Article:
Target Health Blog

Safety and Efficacy of Autologous Stem Cell Transplantation in Elderly Patients with Multiple Myeloma

November 4, 2018


Multiple myeloma is a form of cancer that occurs due to abnormal and uncontrolled growth of plasma cells in the bone marrow. Some people with multiple myeloma, especially those with early stages of the condition, have no concerning signs or symptoms. When present, the most common symptom is anemia, which can be associated with fatigue and shortness of breath. Other features of the condition may include multiple infections; abnormal bleeding; bone pain; weak and/or easily broken bones; and numbness and/or weakness of the arms and legs. Melphalan, a bifunctional alkylating agent, also known as L-phenylalanine mustard, phenylalanine mustard, L-PAM, or L-sarcolysin, is a phenylalanine derivative of nitrogen mustard, and has been shown to be active against selective human neoplastic diseases.

According to an article published online in Annals of Hematology (27 October 2018), autologous stem cell transplantation (ASCT) is still debatable in treatment of patients over 65 years with multiple myeloma (MM). As a result, a retrospective analysis was performed of newly diagnosed MM patients who underwent ASCT between January 2010 and July 2016. A non-transplanted group with similar clinical characteristics, aged 65-70 years old, diagnosed and treated in the same timeline was used as the control group. A total of 155 patients, 132 of which underwent ASCT (<65 years, n=103, median 56 years; >65 years, n=29, median 67 years) and 23 non-transplanted (median 68 years).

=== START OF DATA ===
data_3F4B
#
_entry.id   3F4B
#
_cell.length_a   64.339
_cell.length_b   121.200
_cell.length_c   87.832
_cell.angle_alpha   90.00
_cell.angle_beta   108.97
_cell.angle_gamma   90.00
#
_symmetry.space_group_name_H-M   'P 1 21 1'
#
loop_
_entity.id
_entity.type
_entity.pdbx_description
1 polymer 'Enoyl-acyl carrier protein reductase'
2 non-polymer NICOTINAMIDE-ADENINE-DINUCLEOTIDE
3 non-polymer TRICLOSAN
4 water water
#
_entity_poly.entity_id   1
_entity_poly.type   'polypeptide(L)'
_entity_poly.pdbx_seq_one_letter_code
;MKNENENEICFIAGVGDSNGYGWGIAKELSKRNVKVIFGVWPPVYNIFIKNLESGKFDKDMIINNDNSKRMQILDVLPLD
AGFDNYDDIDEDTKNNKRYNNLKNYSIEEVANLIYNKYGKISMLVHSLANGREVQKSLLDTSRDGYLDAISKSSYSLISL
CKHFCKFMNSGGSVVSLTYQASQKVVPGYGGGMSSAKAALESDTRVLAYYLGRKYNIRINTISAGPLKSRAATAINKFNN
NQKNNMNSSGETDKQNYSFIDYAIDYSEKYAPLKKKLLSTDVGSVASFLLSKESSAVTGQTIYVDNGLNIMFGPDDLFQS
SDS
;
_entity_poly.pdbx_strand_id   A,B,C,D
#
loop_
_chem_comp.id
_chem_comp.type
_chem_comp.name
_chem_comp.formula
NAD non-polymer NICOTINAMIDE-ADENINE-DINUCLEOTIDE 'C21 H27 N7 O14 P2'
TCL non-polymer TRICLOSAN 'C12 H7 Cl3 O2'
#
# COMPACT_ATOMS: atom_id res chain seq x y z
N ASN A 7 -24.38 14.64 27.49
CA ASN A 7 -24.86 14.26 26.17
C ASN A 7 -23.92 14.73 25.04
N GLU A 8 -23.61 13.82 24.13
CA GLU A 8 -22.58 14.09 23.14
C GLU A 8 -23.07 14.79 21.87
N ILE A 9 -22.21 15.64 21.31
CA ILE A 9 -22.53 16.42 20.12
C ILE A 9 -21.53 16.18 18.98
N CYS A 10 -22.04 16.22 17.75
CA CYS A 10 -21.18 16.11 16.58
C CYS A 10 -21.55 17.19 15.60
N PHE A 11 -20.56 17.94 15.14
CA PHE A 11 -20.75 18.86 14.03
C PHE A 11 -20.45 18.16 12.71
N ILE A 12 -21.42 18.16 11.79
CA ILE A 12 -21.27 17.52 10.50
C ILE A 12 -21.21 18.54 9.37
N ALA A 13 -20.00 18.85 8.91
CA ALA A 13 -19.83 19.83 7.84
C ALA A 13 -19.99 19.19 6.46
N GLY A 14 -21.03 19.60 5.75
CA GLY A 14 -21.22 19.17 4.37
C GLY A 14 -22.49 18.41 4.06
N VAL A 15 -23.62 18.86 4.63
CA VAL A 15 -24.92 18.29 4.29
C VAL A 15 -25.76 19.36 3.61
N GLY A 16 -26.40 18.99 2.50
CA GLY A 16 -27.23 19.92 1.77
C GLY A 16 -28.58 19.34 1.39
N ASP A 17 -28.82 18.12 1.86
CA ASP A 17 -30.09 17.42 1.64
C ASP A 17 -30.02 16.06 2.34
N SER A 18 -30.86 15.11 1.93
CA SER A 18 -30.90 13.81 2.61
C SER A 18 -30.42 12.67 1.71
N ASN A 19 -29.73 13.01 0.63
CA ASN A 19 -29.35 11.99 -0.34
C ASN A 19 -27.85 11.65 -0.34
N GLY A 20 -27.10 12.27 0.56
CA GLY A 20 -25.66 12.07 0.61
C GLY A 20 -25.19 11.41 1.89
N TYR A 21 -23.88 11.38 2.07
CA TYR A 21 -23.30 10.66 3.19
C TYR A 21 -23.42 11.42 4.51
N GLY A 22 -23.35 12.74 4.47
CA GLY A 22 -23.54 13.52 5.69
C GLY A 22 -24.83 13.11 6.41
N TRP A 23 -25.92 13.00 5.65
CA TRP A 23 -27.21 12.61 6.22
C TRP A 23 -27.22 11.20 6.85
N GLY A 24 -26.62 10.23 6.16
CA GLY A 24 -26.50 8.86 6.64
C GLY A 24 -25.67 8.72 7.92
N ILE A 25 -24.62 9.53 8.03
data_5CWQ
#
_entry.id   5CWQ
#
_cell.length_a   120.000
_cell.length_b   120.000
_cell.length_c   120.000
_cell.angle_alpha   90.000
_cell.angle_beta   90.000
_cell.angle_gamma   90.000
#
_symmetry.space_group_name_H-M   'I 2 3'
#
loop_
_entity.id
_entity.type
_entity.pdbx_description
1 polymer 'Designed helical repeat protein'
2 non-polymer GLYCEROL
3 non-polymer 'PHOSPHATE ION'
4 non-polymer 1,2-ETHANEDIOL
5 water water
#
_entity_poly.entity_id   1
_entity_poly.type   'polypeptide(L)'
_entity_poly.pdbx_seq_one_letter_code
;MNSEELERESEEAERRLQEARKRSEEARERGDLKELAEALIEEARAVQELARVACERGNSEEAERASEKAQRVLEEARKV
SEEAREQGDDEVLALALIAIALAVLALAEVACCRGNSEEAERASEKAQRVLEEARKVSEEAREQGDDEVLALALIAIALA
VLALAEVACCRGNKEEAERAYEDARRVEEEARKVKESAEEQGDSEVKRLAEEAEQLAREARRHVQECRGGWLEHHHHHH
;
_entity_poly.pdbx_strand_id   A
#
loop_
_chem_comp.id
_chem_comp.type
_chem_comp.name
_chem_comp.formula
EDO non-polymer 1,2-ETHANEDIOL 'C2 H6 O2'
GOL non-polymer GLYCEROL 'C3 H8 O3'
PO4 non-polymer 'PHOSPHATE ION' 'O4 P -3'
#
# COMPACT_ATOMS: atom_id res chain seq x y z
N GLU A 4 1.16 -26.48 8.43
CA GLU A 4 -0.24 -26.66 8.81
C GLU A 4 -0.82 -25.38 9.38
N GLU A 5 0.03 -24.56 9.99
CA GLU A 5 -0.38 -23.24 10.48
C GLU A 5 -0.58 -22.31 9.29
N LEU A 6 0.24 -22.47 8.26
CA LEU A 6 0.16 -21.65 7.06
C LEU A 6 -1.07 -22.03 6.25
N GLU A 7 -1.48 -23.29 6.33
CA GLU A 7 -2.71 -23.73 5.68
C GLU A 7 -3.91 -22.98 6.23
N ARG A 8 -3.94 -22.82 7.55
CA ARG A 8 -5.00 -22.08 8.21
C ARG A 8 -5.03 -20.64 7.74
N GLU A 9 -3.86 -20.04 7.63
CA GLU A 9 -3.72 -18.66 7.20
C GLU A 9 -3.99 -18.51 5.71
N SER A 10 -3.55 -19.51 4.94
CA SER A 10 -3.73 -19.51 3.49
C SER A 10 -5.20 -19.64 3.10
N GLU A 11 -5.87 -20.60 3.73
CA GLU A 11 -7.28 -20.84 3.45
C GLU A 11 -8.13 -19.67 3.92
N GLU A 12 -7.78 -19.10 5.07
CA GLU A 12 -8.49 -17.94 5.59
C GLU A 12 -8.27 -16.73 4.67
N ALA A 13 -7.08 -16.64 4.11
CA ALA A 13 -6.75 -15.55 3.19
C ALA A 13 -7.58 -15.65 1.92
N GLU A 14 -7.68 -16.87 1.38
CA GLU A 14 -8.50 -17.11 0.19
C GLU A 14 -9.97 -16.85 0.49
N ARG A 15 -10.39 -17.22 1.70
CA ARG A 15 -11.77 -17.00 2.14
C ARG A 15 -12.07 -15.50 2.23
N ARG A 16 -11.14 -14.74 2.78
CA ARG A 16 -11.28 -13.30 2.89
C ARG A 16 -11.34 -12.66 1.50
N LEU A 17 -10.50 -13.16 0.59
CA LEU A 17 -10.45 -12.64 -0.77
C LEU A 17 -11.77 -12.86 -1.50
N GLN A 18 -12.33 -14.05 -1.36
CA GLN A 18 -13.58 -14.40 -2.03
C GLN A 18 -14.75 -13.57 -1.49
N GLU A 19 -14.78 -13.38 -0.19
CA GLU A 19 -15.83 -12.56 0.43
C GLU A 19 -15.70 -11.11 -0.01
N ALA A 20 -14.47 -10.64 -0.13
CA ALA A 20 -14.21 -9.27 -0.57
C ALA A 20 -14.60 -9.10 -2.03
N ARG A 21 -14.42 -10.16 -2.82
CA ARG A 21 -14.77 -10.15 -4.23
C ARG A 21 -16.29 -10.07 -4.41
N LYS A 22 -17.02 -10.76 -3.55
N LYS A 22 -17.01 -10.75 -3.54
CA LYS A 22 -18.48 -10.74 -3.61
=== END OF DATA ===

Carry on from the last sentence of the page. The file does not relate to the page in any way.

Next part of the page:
Conditioning consisted of melphalan 200 mg/m2 (MEL200) in younger patients and melphalan 140 mg/m2(MEL140) in half of elderly patients. Results showed that stratifying by age, there were no statistically significant differences concerning transplant-related myelotoxicity and non-hematopoietic toxicity. However, elderly patients conditioned with MEL200 had higher needs of transfusional support, higher grade of mucositis (p=0.028), and more days of intravenous antibiotics (p=0.019) than the elderly transplanted with MEL140. Global transplant-related mortality was 3.8% and survival was not influenced by age. Non-transplanted elderly patients had comparable disease features, and induction response was similar in both groups (before ASCT in the transplanted cohort).

Overall survival (OS) of transplanted elderly patients was superior to non-transplanted (OS, 59 months vs 30 months, p=0.037, and event-free survival (EFS) was 45 months vs 27 months, p=0.014). It was concluded that selected elderly patients when transplanted, have similar disease response and survival as younger patients, and that while a higher dose of melphalan has more toxicity, but it is globally a well-tolerated procedure.

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